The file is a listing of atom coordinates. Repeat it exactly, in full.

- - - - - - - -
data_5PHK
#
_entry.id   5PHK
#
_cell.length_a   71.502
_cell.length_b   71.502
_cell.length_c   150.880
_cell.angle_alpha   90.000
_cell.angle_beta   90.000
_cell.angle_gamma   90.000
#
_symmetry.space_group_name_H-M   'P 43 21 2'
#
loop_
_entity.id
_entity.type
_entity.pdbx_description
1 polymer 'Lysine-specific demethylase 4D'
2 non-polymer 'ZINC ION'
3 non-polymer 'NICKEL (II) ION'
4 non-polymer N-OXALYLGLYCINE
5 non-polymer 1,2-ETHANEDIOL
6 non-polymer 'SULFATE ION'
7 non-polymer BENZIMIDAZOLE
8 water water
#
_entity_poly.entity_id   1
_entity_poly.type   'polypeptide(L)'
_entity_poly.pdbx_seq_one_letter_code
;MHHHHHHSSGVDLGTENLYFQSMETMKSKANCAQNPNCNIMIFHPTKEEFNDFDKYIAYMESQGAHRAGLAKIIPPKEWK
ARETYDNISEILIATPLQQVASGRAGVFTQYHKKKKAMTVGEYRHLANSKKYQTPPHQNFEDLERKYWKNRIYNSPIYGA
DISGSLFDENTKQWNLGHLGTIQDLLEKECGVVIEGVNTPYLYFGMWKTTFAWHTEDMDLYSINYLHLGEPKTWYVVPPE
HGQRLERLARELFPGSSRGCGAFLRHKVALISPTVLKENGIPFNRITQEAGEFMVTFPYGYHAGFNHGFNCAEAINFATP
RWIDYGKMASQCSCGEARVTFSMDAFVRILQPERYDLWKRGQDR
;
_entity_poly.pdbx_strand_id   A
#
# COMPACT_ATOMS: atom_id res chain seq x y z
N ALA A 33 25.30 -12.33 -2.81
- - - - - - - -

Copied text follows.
data_5PHK
#
_entry.id   5PHK
#
_cell.length_a   71.502
_cell.length_b   71.502
_cell.length_c   150.880
_cell.angle_alpha   90.000
_cell.angle_beta   90.000
_cell.angle_gamma   90.000
#
_symmetry.space_group_name_H-M   'P 43 21 2'
#
loop_
_entity.id
_entity.type
_entity.pdbx_description
1 polymer 'Lysine-specific demethylase 4D'
2 non-polymer 'ZINC ION'
3 non-polymer 'NICKEL (II) ION'
4 non-polymer N-OXALYLGLYCINE
5 non-polymer 1,2-ETHANEDIOL
6 non-polymer 'SULFATE ION'
7 non-polymer BENZIMIDAZOLE
8 water water
#
_entity_poly.entity_id   1
_entity_poly.type   'polypeptide(L)'
_entity_poly.pdbx_seq_one_letter_code
;MHHHHHHSSGVDLGTENLYFQSMETMKSKANCAQNPNCNIMIFHPTKEEFNDFDKYIAYMESQGAHRAGLAKIIPPKEWK
ARETYDNISEILIATPLQQVASGRAGVFTQYHKKKKAMTVGEYRHLANSKKYQTPPHQNFEDLERKYWKNRIYNSPIYGA
DISGSLFDENTKQWNLGHLGTIQDLLEKECGVVIEGVNTPYLYFGMWKTTFAWHTEDMDLYSINYLHLGEPKTWYVVPPE
HGQRLERLARELFPGSSRGCGAFLRHKVALISPTVLKENGIPFNRITQEAGEFMVTFPYGYHAGFNHGFNCAEAINFATP
RWIDYGKMASQCSCGEARVTFSMDAFVRILQPERYDLWKRGQDR
;
_entity_poly.pdbx_strand_id   A
#
# COMPACT_ATOMS: atom_id res chain seq x y z
N ALA A 33 25.30 -12.33 -2.81